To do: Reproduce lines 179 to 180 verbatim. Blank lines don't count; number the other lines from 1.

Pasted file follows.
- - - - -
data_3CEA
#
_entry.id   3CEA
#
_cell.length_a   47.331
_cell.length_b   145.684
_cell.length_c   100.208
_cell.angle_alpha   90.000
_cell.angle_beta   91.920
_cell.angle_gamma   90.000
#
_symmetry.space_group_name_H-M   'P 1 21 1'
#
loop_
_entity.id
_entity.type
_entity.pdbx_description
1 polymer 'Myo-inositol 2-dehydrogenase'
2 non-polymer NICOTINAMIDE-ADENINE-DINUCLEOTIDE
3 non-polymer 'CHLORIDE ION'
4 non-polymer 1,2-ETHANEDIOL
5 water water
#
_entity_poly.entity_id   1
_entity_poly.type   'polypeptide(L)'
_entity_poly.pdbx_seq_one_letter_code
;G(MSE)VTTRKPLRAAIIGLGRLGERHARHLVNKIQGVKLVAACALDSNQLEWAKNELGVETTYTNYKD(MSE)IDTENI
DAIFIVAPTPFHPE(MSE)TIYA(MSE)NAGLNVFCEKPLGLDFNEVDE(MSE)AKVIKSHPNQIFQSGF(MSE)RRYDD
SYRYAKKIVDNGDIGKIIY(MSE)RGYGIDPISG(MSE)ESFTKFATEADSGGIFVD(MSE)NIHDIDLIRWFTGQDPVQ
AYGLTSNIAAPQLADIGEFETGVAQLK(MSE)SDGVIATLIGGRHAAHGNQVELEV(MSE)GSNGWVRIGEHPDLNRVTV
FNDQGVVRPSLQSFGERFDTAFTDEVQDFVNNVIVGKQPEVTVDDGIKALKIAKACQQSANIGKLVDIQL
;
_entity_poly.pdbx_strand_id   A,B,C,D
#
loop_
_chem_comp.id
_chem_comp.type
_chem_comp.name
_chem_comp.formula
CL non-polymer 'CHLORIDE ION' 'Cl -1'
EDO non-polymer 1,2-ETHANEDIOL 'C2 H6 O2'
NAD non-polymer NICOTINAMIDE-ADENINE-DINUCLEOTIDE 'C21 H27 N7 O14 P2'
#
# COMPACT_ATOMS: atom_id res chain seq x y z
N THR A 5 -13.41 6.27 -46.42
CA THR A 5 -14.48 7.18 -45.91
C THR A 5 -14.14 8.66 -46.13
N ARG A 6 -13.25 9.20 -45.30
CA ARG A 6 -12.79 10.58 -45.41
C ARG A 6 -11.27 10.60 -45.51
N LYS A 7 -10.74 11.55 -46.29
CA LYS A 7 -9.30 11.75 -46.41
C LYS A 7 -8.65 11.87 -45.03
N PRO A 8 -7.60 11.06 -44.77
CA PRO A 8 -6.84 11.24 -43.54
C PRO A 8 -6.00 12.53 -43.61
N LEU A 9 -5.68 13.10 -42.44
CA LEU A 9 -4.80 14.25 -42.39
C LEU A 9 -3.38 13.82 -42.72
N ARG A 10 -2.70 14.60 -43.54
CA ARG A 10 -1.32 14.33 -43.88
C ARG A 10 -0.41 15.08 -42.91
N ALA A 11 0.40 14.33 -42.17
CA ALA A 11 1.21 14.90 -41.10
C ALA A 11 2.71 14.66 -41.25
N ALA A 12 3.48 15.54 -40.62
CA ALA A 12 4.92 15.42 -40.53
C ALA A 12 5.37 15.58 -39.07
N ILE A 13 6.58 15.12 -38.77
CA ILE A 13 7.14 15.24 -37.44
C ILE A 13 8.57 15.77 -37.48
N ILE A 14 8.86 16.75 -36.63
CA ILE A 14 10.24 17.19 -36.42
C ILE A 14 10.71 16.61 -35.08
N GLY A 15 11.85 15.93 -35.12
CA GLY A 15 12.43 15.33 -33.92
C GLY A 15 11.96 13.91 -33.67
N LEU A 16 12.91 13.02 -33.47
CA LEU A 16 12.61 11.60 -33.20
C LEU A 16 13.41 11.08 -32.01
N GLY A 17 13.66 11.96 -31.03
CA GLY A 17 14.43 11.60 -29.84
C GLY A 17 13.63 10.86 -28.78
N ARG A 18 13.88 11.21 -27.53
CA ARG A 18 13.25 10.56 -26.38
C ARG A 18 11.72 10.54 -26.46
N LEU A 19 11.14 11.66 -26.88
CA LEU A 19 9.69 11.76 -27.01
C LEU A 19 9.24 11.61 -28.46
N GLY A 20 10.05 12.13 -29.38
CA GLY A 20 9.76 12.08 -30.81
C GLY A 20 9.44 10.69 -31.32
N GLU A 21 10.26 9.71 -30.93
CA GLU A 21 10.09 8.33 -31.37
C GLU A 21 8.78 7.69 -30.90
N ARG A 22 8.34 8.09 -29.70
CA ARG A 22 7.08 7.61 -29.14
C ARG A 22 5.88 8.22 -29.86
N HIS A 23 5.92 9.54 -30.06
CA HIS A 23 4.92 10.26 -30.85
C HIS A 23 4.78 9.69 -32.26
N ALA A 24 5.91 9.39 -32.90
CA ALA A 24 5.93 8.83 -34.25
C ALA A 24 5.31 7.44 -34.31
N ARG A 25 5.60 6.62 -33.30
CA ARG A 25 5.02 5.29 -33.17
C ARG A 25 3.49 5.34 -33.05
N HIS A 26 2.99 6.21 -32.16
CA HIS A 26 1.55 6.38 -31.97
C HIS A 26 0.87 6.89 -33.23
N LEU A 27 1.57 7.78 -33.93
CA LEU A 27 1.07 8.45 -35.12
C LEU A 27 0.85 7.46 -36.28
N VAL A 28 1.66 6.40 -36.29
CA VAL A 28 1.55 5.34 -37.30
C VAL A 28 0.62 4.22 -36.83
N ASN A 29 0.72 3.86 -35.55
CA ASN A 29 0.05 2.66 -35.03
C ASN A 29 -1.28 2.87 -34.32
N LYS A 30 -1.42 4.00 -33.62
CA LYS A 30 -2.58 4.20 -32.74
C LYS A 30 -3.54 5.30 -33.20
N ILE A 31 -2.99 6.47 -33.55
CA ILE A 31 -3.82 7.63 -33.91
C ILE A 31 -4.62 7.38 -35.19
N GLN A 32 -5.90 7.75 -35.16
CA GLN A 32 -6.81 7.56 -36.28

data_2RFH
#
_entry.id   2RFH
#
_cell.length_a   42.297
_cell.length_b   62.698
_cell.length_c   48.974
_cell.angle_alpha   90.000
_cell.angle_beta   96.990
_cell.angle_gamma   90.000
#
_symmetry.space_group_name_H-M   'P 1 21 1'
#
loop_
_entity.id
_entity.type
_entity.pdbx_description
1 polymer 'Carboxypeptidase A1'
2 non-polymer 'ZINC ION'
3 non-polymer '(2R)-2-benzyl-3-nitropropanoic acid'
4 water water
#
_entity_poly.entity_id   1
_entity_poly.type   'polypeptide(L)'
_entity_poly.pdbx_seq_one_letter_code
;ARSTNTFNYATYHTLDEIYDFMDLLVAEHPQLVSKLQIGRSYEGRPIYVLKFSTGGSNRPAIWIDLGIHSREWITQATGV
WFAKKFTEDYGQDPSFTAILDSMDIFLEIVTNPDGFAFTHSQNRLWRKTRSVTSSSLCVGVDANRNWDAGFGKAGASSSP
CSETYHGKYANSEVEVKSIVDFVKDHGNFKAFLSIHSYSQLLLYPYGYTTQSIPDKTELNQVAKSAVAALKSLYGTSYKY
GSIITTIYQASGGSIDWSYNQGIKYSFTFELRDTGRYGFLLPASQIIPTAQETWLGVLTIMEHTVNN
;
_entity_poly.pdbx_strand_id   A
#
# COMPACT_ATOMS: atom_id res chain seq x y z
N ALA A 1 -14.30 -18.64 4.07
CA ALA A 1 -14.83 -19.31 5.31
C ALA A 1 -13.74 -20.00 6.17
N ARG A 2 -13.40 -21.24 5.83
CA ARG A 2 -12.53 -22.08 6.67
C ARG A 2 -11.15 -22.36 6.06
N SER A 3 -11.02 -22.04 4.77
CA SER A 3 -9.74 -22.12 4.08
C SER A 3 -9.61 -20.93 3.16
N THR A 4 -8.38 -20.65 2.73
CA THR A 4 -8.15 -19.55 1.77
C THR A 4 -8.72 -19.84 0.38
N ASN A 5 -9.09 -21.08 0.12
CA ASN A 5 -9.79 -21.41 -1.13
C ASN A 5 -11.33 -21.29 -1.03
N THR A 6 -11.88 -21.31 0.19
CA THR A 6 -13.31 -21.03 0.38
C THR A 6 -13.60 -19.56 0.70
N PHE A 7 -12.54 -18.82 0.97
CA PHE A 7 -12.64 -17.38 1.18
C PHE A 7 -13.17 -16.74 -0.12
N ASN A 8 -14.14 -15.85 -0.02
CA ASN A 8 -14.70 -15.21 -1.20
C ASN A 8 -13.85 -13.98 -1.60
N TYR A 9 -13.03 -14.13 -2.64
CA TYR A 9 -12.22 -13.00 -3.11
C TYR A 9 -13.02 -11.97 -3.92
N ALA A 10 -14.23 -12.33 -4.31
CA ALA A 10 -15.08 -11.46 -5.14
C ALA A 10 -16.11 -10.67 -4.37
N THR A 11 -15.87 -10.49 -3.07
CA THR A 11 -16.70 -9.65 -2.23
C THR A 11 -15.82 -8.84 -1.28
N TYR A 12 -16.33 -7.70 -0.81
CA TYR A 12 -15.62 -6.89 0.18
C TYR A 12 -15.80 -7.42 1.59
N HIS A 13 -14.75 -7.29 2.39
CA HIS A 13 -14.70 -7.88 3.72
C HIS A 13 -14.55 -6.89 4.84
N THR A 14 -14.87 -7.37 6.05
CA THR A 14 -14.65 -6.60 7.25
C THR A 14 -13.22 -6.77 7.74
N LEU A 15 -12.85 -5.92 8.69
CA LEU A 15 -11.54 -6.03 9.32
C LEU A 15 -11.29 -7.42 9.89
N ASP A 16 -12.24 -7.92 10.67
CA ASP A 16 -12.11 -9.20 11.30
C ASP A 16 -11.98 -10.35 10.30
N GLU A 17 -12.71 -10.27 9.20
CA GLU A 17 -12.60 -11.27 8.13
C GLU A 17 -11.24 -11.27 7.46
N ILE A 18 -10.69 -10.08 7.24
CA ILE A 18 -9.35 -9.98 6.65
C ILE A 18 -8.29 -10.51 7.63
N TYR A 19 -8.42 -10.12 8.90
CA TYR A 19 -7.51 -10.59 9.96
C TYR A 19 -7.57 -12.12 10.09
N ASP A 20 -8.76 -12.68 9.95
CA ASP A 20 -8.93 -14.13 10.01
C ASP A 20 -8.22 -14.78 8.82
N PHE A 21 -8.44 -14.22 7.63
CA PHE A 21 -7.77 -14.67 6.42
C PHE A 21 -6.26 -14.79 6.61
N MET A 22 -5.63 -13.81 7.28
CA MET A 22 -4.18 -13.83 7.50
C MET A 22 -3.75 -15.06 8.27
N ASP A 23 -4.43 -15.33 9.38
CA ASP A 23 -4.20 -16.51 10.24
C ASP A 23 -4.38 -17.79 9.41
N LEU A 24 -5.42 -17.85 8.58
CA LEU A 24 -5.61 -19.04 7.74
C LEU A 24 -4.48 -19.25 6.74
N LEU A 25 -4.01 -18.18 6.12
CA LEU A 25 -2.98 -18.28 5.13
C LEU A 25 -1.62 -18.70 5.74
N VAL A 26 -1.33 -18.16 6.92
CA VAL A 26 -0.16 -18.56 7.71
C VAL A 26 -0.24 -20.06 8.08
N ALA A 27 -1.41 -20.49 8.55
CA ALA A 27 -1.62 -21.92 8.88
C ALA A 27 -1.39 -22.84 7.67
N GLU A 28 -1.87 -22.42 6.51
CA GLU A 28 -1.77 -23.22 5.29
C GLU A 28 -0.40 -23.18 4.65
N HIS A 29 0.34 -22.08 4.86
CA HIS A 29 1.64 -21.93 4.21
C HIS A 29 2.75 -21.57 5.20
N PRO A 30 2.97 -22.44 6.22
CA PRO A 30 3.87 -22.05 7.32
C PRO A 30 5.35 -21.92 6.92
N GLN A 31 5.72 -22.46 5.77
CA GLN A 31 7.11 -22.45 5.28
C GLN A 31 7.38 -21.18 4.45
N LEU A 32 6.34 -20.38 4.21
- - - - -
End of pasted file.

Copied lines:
N PHE A 7 -12.54 -18.82 0.97
CA PHE A 7 -12.64 -17.38 1.18